Successful treatment of hypertension often requires the association of drugs from different classes. Combination therapy takes
advantage of complementary mechanisms of action, in order to reach target blood pressure (BP) earlier and to minimize the side effects
of medications. In the last decade, several randomized trials have demonstrated the efficacy of combining a renin-angiotensin-aldosterone
system (RAAS) inhibitor with a calcium channel blocker (CCB) or with a diuretic in different populations.
The ACCOMPLISH trial was the only large clinical trial that directly compared the two combination strategies. In hypertensive individuals
at high cardiovascular risk, benazepril plus amlodipine was superior to benazepril plus hydrochlorothiazide in reducing the primary
composite endpoint of cardiovascular events plus death from cardiovascular causes. Small randomized trials have evaluated the two
combination therapies in surrogate endpoints, such as microalbuminuria, with contrasting results.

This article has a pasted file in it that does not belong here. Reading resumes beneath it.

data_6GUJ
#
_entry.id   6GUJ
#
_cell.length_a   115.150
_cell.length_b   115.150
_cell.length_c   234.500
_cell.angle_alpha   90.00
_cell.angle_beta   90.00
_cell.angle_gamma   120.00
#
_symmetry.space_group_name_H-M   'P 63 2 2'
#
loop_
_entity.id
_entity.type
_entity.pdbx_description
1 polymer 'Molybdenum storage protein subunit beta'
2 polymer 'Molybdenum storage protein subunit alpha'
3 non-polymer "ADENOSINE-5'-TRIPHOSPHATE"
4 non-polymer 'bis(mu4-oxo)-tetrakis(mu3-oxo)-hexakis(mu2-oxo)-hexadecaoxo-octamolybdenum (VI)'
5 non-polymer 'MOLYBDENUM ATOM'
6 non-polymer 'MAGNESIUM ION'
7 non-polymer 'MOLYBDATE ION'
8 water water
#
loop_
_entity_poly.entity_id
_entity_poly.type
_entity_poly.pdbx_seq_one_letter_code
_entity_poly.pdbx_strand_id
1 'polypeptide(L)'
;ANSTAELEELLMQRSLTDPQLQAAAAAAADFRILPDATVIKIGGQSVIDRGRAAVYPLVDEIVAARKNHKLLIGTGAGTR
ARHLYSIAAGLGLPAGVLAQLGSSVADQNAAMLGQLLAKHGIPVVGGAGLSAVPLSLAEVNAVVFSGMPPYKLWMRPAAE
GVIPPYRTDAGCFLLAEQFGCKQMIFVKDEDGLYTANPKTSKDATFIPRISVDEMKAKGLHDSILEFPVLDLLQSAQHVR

Current European and American guidelines recommend combination therapy as first-line when BP is at least 20/10 mmHg above treatment
goals. However, the choice of the best combination therapy is still debated: the National Institute for Health and Clinical Excellence
guidelines recommend a RAAS inhibitor plus a CCB, while the Joint National Committee on Prevention, Detection, Evaluation, and
Treatment of High Blood Pressure guidelines underline the pivotal role of thiazide diuretics.
The combination of a RAAS inhibitor with a CCB demonstrated the best efficacy in reducing cardiovascular endpoint. However, the
combination of a RAAS inhibitor with a diuretic has shown beneficial results in particular subgroup of patients, such as patients with
heart failure or with African American origin.
This review will focus on the rationale and current evidences about combination therapy in the management of arterial hypertension.